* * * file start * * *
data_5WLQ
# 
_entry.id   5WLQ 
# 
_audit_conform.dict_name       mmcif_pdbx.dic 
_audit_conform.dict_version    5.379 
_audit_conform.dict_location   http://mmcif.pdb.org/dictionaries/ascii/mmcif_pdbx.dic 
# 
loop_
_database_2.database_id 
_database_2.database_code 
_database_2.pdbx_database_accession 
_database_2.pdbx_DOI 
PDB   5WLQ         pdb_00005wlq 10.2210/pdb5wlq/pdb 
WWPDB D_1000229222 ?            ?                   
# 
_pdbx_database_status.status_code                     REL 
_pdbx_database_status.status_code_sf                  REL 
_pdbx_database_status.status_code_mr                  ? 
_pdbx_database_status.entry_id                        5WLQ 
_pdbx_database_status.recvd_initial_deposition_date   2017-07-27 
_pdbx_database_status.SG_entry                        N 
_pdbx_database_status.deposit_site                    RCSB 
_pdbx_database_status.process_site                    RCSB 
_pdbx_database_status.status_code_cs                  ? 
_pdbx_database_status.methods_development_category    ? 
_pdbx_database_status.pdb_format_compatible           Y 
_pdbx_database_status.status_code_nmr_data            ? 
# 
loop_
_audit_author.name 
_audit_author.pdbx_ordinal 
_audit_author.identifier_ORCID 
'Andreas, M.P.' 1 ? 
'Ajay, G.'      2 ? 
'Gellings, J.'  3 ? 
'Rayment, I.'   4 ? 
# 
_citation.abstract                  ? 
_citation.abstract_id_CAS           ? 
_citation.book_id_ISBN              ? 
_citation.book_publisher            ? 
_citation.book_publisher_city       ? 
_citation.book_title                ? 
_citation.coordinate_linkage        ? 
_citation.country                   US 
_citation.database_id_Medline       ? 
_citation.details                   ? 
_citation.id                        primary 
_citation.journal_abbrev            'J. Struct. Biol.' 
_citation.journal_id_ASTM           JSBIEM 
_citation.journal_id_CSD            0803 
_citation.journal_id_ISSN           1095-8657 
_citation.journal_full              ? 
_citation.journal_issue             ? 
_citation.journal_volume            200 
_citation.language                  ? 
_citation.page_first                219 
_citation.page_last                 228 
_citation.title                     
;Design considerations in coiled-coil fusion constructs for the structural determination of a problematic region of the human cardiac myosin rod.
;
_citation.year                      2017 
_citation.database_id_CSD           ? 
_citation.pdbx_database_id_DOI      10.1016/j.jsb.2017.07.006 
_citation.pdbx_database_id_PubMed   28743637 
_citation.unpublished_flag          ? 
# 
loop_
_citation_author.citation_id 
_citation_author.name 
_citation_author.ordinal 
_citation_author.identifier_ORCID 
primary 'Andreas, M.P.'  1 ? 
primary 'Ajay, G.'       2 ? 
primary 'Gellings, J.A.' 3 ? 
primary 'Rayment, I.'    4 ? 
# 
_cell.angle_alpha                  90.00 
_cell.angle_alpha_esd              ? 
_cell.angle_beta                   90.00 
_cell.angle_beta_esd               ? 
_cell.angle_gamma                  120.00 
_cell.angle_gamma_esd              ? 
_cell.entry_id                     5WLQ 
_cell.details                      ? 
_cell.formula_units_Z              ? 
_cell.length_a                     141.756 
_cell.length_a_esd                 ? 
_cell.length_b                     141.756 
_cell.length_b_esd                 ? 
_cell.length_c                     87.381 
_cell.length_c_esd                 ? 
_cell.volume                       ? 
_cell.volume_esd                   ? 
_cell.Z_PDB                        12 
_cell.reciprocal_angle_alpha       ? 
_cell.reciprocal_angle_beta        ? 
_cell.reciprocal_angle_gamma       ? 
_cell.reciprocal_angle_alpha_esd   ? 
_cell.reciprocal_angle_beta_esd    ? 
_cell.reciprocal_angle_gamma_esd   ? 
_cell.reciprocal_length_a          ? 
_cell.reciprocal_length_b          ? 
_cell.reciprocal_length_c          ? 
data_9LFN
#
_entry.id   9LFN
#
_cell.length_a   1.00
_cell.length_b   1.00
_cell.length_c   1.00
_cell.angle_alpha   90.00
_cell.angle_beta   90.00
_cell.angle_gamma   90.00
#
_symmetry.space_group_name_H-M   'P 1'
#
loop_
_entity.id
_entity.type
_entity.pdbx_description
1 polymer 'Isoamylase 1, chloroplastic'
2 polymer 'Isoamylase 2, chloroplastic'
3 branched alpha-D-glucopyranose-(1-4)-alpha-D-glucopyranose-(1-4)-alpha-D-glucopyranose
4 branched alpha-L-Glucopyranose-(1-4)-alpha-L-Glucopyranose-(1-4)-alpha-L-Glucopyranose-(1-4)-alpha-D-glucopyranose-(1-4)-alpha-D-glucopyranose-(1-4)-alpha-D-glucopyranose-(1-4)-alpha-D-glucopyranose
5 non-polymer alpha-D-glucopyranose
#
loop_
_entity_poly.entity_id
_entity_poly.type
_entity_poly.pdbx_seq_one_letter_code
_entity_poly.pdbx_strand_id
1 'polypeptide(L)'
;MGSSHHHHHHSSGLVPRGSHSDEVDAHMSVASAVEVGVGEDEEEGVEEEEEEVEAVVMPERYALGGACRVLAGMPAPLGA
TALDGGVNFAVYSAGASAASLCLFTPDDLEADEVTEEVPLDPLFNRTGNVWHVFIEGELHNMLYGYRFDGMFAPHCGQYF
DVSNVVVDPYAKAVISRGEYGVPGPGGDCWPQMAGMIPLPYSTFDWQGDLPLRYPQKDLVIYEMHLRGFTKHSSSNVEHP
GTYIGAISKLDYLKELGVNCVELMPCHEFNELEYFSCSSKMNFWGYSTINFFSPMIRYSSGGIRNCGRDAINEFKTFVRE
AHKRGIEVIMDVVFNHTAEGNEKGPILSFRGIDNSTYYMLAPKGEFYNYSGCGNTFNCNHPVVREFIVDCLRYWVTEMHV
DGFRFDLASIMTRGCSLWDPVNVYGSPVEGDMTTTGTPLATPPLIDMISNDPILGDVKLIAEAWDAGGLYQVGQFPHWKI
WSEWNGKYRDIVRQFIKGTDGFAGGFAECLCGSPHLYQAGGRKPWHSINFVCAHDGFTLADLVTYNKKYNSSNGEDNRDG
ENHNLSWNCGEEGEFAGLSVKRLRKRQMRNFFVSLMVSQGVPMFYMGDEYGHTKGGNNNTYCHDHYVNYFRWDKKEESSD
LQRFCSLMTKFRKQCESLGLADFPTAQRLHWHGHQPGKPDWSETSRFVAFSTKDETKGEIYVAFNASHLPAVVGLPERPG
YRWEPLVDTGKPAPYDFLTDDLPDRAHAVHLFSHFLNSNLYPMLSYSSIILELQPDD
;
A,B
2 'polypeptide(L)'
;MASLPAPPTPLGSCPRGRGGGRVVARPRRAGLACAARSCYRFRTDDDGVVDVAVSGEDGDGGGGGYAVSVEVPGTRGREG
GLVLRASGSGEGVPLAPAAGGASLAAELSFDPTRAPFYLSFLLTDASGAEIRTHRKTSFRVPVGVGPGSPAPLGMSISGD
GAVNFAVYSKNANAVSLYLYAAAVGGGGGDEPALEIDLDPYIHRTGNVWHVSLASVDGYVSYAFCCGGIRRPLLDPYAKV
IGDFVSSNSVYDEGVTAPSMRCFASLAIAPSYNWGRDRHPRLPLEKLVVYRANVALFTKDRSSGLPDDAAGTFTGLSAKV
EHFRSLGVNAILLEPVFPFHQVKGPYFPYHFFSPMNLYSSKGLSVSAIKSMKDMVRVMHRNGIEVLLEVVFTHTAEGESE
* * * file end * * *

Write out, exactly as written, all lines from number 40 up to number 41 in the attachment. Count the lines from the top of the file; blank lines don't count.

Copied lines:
_citation.abstract_id_CAS           ? 
_citation.book_id_ISBN              ? 